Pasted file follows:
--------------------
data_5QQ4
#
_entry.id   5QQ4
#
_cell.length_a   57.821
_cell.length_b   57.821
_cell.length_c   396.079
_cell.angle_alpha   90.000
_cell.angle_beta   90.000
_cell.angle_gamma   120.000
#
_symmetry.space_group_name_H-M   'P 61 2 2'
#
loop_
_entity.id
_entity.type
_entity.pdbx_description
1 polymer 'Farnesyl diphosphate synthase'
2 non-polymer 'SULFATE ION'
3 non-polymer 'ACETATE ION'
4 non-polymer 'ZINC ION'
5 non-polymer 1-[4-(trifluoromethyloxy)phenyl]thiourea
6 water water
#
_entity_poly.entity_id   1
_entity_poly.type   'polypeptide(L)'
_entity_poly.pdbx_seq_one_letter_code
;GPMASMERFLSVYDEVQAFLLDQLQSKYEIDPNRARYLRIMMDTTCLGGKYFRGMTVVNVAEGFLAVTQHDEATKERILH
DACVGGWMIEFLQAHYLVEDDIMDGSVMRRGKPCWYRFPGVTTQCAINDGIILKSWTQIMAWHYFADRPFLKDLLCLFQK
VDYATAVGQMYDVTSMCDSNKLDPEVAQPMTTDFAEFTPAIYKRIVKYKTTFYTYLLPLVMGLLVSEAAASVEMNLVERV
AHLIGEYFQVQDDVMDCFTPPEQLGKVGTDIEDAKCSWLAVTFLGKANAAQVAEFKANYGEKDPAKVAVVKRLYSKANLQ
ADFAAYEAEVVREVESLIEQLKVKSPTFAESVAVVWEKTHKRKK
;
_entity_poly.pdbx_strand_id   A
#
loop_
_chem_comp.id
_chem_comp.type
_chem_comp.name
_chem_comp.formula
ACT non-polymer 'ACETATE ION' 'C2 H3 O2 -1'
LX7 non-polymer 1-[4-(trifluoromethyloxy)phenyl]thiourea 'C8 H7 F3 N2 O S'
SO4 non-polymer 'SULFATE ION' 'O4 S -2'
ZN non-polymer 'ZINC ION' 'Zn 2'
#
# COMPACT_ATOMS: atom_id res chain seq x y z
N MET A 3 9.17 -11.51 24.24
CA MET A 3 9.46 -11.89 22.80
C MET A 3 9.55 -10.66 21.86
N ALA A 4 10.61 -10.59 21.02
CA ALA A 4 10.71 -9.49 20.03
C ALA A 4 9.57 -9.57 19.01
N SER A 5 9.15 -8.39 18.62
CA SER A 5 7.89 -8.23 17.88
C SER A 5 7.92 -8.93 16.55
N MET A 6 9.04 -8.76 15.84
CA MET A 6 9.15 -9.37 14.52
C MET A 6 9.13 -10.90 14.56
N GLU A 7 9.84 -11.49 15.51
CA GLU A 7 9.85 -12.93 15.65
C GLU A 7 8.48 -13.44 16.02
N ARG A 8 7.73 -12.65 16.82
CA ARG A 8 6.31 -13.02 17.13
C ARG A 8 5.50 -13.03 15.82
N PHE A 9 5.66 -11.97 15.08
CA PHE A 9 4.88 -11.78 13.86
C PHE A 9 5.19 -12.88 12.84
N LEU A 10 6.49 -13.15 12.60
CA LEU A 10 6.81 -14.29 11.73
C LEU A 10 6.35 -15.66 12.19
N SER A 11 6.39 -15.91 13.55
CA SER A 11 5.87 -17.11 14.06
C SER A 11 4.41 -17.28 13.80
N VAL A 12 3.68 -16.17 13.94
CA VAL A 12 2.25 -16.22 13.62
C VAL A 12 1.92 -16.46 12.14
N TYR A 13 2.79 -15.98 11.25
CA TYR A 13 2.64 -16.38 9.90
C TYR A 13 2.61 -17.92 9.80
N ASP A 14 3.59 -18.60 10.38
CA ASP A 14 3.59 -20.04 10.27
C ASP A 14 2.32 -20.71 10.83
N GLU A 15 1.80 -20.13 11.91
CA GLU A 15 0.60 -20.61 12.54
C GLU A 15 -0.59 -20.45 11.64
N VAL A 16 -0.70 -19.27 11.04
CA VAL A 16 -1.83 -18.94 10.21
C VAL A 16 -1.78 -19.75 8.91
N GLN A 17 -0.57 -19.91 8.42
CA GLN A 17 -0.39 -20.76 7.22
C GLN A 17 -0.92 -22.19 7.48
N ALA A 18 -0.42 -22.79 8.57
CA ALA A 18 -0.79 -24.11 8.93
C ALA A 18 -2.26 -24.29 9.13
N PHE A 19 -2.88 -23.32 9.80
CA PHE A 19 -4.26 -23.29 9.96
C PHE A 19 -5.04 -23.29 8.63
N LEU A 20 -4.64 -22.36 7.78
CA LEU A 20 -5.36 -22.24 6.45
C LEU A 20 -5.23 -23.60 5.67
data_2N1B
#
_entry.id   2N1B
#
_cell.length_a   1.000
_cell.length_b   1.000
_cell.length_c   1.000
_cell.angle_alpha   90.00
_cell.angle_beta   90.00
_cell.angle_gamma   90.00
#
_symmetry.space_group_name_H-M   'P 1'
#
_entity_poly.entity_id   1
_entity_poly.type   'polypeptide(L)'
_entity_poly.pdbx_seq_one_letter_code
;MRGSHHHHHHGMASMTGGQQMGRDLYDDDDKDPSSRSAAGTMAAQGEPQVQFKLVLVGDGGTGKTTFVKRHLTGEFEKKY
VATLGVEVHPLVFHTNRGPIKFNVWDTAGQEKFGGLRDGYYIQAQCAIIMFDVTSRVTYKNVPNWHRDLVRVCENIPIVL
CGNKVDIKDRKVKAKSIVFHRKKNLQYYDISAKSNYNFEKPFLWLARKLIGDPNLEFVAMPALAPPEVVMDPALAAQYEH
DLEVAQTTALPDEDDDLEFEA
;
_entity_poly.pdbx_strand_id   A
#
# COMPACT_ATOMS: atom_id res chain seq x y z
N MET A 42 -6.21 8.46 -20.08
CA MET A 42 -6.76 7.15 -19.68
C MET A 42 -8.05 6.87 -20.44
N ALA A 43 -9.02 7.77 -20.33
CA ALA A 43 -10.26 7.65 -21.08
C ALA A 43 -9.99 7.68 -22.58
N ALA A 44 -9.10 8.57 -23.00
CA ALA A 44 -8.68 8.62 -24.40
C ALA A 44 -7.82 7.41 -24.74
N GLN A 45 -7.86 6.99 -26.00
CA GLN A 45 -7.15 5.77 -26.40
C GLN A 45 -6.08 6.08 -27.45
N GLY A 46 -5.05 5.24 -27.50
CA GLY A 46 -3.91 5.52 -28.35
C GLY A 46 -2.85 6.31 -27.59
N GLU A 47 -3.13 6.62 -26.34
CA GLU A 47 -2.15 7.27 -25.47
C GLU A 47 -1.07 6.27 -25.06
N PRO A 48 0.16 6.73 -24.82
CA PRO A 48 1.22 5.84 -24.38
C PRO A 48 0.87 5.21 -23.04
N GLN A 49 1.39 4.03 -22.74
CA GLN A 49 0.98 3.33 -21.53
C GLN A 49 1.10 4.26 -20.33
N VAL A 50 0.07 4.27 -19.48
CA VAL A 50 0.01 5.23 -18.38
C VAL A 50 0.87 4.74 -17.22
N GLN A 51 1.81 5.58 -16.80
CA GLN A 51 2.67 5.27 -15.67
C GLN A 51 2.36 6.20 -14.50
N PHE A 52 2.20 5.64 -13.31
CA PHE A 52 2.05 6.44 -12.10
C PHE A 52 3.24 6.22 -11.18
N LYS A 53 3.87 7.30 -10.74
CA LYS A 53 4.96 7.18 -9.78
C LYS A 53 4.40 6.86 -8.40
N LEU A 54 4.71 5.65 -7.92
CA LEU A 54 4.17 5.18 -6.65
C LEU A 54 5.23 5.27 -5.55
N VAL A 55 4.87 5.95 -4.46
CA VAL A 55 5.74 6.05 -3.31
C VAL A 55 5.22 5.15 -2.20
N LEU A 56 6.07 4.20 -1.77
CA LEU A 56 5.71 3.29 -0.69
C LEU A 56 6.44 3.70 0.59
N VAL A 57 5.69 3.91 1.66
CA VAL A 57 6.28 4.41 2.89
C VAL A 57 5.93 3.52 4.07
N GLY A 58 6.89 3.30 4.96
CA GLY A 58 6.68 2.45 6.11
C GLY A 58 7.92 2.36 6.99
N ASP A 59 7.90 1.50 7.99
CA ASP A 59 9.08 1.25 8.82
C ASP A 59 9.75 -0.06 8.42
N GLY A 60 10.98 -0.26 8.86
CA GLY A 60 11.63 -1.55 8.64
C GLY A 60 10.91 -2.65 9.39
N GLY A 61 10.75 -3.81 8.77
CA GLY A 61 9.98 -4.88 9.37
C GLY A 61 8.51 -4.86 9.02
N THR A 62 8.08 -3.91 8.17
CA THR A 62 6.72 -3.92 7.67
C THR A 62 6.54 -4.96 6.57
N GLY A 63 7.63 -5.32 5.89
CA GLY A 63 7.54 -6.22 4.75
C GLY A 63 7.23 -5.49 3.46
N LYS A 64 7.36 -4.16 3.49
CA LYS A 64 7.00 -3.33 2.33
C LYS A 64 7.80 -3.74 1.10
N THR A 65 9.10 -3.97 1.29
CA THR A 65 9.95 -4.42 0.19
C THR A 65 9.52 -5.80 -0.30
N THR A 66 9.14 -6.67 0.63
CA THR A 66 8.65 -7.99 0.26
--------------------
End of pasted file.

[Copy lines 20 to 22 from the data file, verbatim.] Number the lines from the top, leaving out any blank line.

3 non-polymer 'ACETATE ION'
4 non-polymer 'ZINC ION'
5 non-polymer 1-[4-(trifluoromethyloxy)phenyl]thiourea